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Tattoos, Eyelids, Society: One Word is Not Like the Others

Tattoos on top of your eyes, what can go wrong?

Photo by Abstral Official on Unsplash

When it comes to pain, I’m sure nobody is willing to submit themselves to it without (what they perceive to be) a good cause. Some of these causes include, but are not limited to; Beauty, Art, Fame, and Fortune. One of the Beauty/Art aspects of this that people are willing to pain themselves over is tattoos. Big or small, meaningful or not, tattoos are a part of life. Maybe not your life directly, but with how normalized everything is becoming, maybe when it comes to tattoos instead of thinking “if”, you should begin to think “when” & “where” and recently, the question of “where” is becoming a lot more important. 

Eyelid tattoos are just another addition to a long list of locations you can apply permanent ink to your canvas of a body. Now, I’m not claiming that this act is something new, but it has recently gone mainstream. Well, mainstream if your pain tolerance is that of the legends of the pain Olympics. Anyway, the newest form of expression to hit the general public is a little something I like to call “poke the skin that covers the organ to need to be able to see with a pointy needle and injects a foreign toxin into them” or as your average joe would call it, eyelid tattoos. One reason it may have started to trend recently is that of the idea it’s attempting to project. This idea of rebellion against the norm. Doing something outlandish and not something a normal person would do, makes you out as different. Combine that with the possibility that the person who is getting the eyelid tattoo is being told they are different and already perceives themselves as different, and voila, a trend is born. So, how exactly painful is it?

Good news and bad news folks. After some research, it depends on the person. On one side, you have people who will say the numbing cream applied does wonder. On the other side, you have someone who says even with the numbing cream, it feels like there is none. Now, before you get ink happy and decide you want to the awesome collection of tattoos consisting of Chinese symbols and barbed wire across your wrist, there are some things you need to know before getting a tattoo on your eyelids. Firstly, it has to be short, sweet and to the point. The eyelid is only a thin layer of skin protecting the eye so too much ink can cause damage if the artist in inexperienced. While the process may be slightly different than getting a tattoo on your arm or leg, it’s still the same concept. sharp needle, real ink. That being said. you also need to find somebody qualified to tat your eyelid. A guy who knows a guy probably isn’t a good idea. You need somebody who trained and has done eyelid tattoos before. Finally, and this applies to every tattoo not only eyelid ones, think long and hard about what you want to get permanently ingrained into your eyelid. You do have a few options whether it be a word, saying, geometric shape or symbol. You also do have the option of only getting a tattoo on one eyelid. Why you would is beyond me.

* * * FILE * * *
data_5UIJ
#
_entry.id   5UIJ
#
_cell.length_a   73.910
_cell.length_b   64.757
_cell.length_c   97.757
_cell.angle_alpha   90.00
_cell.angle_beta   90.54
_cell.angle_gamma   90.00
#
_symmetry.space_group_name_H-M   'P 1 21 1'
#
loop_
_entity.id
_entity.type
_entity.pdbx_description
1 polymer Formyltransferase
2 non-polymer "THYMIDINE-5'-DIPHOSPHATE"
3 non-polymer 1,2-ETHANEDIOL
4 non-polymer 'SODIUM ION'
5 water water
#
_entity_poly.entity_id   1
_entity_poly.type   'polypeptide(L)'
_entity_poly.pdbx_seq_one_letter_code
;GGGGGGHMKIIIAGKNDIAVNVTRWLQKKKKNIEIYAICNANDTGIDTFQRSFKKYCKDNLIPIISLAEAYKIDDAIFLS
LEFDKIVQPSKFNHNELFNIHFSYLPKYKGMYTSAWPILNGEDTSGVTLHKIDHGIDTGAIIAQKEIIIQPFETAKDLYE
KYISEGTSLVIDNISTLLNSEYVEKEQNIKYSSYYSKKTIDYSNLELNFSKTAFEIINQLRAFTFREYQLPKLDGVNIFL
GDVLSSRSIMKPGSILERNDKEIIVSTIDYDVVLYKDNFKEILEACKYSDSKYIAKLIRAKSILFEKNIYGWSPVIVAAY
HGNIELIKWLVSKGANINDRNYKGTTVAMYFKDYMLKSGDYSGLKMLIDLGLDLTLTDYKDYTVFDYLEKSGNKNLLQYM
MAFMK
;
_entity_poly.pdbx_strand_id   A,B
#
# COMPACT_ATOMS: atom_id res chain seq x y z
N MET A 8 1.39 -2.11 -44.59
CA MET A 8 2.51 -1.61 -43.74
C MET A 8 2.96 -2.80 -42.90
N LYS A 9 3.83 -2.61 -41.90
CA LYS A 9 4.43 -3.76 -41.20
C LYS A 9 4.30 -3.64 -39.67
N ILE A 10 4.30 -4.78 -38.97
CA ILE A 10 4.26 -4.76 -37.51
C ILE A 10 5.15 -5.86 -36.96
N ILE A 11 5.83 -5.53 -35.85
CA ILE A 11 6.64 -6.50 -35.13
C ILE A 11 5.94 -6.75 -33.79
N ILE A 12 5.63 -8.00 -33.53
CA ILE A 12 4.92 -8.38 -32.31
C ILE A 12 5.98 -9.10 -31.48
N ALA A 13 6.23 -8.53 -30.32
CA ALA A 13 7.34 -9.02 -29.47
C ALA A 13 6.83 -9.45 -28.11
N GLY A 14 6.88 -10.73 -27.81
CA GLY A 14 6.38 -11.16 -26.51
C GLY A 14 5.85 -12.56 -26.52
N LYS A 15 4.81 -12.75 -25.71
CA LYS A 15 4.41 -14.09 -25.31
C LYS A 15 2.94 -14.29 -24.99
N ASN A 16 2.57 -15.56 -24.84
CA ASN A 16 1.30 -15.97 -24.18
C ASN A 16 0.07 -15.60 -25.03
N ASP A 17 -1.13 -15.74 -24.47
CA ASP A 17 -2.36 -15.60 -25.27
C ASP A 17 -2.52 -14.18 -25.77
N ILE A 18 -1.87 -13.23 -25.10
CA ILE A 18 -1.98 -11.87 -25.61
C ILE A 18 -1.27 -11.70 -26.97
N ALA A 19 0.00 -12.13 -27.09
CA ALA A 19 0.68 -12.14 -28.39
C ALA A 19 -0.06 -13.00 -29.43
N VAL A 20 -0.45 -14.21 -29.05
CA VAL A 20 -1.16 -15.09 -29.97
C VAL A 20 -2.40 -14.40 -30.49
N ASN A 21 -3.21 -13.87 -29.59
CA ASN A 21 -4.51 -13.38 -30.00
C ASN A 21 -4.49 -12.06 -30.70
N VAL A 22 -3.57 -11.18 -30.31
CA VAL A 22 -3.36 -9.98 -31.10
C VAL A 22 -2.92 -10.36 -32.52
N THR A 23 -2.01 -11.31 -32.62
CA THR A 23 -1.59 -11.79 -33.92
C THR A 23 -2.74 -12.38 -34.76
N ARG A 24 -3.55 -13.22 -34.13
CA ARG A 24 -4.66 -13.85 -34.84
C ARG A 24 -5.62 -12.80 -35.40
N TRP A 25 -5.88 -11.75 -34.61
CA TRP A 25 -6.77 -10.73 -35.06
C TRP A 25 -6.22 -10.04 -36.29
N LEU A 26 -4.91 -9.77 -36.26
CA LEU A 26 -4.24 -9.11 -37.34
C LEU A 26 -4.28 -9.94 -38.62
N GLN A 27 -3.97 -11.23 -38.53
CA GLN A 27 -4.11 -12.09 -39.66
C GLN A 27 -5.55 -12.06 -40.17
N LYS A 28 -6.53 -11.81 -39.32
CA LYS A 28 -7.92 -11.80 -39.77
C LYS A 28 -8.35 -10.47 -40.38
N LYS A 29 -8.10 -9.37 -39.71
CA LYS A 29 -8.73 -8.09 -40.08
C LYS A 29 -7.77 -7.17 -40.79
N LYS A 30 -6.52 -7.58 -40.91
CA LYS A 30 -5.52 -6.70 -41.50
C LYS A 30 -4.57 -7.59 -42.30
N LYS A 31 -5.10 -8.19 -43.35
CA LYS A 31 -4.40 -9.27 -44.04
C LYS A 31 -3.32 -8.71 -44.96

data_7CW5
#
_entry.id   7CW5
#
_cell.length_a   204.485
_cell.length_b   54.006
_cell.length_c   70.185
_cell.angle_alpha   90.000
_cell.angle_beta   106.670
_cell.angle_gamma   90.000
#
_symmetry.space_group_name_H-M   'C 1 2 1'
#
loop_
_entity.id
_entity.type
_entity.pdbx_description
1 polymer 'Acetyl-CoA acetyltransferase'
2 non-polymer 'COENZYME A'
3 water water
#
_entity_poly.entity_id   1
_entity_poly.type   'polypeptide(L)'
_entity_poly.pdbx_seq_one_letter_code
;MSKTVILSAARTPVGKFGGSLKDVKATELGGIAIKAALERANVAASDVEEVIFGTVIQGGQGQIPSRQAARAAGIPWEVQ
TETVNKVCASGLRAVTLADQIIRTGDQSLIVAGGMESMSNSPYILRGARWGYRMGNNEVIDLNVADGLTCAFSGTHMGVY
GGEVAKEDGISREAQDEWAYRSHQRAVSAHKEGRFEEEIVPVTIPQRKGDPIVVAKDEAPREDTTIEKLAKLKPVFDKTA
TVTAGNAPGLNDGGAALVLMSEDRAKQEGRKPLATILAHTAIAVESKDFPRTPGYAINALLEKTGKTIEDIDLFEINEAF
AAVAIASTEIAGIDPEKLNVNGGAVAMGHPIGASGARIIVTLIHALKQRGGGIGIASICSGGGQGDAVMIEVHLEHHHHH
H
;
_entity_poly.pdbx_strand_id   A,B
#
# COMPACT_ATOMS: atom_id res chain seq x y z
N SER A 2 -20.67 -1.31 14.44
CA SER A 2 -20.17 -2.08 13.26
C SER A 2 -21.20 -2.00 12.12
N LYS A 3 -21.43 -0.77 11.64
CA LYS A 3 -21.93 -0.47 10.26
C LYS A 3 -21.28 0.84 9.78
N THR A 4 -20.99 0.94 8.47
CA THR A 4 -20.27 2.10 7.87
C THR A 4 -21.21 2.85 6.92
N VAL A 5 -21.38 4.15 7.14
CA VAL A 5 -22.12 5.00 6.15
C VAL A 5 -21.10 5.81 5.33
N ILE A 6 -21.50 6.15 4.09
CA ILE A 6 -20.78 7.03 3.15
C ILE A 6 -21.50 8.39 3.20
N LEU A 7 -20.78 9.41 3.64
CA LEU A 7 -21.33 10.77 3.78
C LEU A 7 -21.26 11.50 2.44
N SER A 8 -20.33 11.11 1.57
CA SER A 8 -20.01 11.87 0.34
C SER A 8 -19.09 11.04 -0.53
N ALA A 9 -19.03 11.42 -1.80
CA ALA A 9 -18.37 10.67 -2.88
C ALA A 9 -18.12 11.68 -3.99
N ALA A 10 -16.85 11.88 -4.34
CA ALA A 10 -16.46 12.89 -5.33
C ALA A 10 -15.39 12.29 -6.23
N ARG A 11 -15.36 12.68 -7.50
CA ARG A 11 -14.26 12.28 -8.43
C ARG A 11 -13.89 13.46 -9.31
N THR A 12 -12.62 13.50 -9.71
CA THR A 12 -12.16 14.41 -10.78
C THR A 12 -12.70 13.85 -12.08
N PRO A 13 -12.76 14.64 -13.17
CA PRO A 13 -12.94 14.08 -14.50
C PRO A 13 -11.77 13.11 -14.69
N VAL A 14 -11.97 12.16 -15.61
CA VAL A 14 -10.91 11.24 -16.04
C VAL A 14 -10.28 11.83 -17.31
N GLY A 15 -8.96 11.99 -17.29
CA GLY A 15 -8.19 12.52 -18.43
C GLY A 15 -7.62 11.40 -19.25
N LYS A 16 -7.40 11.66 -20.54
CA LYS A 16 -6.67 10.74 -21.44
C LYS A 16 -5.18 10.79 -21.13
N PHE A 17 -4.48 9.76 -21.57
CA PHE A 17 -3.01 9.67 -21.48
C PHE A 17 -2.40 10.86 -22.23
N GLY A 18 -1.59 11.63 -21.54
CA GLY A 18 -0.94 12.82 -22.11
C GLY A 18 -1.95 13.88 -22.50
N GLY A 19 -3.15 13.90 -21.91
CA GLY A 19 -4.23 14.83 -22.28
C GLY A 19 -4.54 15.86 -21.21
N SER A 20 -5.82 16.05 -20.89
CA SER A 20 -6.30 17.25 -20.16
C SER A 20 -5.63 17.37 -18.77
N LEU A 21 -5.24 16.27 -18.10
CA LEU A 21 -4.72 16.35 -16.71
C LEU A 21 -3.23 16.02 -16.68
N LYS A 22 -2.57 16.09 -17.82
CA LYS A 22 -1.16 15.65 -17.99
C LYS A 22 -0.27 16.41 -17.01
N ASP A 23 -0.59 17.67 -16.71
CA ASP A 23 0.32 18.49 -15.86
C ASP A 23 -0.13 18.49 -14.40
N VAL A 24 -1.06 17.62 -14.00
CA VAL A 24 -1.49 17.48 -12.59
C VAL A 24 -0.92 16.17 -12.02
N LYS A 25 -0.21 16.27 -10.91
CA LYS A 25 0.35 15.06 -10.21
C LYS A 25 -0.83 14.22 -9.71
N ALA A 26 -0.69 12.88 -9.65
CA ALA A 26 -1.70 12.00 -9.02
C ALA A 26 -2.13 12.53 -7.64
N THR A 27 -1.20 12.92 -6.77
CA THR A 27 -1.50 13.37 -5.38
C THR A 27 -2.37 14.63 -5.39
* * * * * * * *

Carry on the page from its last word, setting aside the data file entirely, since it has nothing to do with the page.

You might be asking yourself “Well, what do the eyelid tattoos say?” Oh, you know, just your normal “Fuck you” and “Eat Shit” and other small short little sayings meant to signify that that wearer of the tattoo realises what they’ve done is against the norm of society (which if you think about it, may prove counterproductive considering the more it happens, the more normalized it becomes and the more apart of society it becomes, but that’s an argument for another time). I understand the whole “beauty is pain” and “rebel against the system” concept behind it all, I just personally think if you’re going to do something as intense as getting it sketched on to your face and then going even further by putting it on your eye, it should definitely say something meaningful instead of “Fuck you”. Instagram pages such as “indyvoet” and “cryptic tattoo” do showcase some very awesome eyelid tattoos that both do get the point across of rebellion against the norm, and say something meaningful.

Overall, I have nothing against tattoos. I actually find them very interesting and plan to get one of my own very soon. However, I do believe there is a fine line between a normal, meaningful tattoo in a casual place, and imprinting something relatively asinine on a vital spot on the body.
Image via cryptictatto Instagram account

And if you think these tattoos might be a mistake, wait until you see how messed up THESE are.

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